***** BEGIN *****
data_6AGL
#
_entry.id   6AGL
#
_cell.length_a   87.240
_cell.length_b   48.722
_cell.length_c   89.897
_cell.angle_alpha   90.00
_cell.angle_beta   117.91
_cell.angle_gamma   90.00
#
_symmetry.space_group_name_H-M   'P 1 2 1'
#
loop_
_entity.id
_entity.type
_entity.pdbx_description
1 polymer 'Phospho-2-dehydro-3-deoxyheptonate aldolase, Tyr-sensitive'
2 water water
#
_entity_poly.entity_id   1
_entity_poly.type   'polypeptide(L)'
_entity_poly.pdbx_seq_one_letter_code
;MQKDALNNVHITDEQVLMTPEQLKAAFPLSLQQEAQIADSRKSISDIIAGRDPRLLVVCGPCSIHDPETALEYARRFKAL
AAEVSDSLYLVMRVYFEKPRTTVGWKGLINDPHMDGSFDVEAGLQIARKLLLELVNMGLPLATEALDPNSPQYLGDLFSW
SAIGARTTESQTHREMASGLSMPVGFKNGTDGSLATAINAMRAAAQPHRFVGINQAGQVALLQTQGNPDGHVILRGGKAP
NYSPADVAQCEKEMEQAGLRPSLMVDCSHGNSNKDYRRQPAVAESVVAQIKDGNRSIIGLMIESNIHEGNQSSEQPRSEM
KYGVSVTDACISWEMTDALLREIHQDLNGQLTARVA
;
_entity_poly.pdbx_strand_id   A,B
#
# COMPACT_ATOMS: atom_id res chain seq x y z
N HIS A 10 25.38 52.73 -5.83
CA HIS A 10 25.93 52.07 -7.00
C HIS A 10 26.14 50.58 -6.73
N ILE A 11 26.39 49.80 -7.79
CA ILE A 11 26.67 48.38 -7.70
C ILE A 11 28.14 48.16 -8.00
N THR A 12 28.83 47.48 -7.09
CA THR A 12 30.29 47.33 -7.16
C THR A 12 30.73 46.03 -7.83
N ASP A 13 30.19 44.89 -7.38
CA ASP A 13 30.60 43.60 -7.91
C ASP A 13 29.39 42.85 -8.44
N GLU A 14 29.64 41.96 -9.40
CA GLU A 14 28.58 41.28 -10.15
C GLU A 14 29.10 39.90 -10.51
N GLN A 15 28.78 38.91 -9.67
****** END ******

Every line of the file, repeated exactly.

data_6AGL
#
_entry.id   6AGL
#
_cell.length_a   87.240
_cell.length_b   48.722
_cell.length_c   89.897
_cell.angle_alpha   90.00
_cell.angle_beta   117.91
_cell.angle_gamma   90.00
#
_symmetry.space_group_name_H-M   'P 1 2 1'
#
loop_
_entity.id
_entity.type
_entity.pdbx_description
1 polymer 'Phospho-2-dehydro-3-deoxyheptonate aldolase, Tyr-sensitive'
2 water water
#
_entity_poly.entity_id   1
_entity_poly.type   'polypeptide(L)'
_entity_poly.pdbx_seq_one_letter_code
;MQKDALNNVHITDEQVLMTPEQLKAAFPLSLQQEAQIADSRKSISDIIAGRDPRLLVVCGPCSIHDPETALEYARRFKAL
AAEVSDSLYLVMRVYFEKPRTTVGWKGLINDPHMDGSFDVEAGLQIARKLLLELVNMGLPLATEALDPNSPQYLGDLFSW
SAIGARTTESQTHREMASGLSMPVGFKNGTDGSLATAINAMRAAAQPHRFVGINQAGQVALLQTQGNPDGHVILRGGKAP
NYSPADVAQCEKEMEQAGLRPSLMVDCSHGNSNKDYRRQPAVAESVVAQIKDGNRSIIGLMIESNIHEGNQSSEQPRSEM
KYGVSVTDACISWEMTDALLREIHQDLNGQLTARVA
;
_entity_poly.pdbx_strand_id   A,B
#
# COMPACT_ATOMS: atom_id res chain seq x y z
N HIS A 10 25.38 52.73 -5.83
CA HIS A 10 25.93 52.07 -7.00
C HIS A 10 26.14 50.58 -6.73
N ILE A 11 26.39 49.80 -7.79
CA ILE A 11 26.67 48.38 -7.70
C ILE A 11 28.14 48.16 -8.00
N THR A 12 28.83 47.48 -7.09
CA THR A 12 30.29 47.33 -7.16
C THR A 12 30.73 46.03 -7.83
N ASP A 13 30.19 44.89 -7.38
CA ASP A 13 30.60 43.60 -7.91
C ASP A 13 29.39 42.85 -8.44
N GLU A 14 29.64 41.96 -9.40
CA GLU A 14 28.58 41.28 -10.15
C GLU A 14 29.10 39.90 -10.51
N GLN A 15 28.78 38.91 -9.67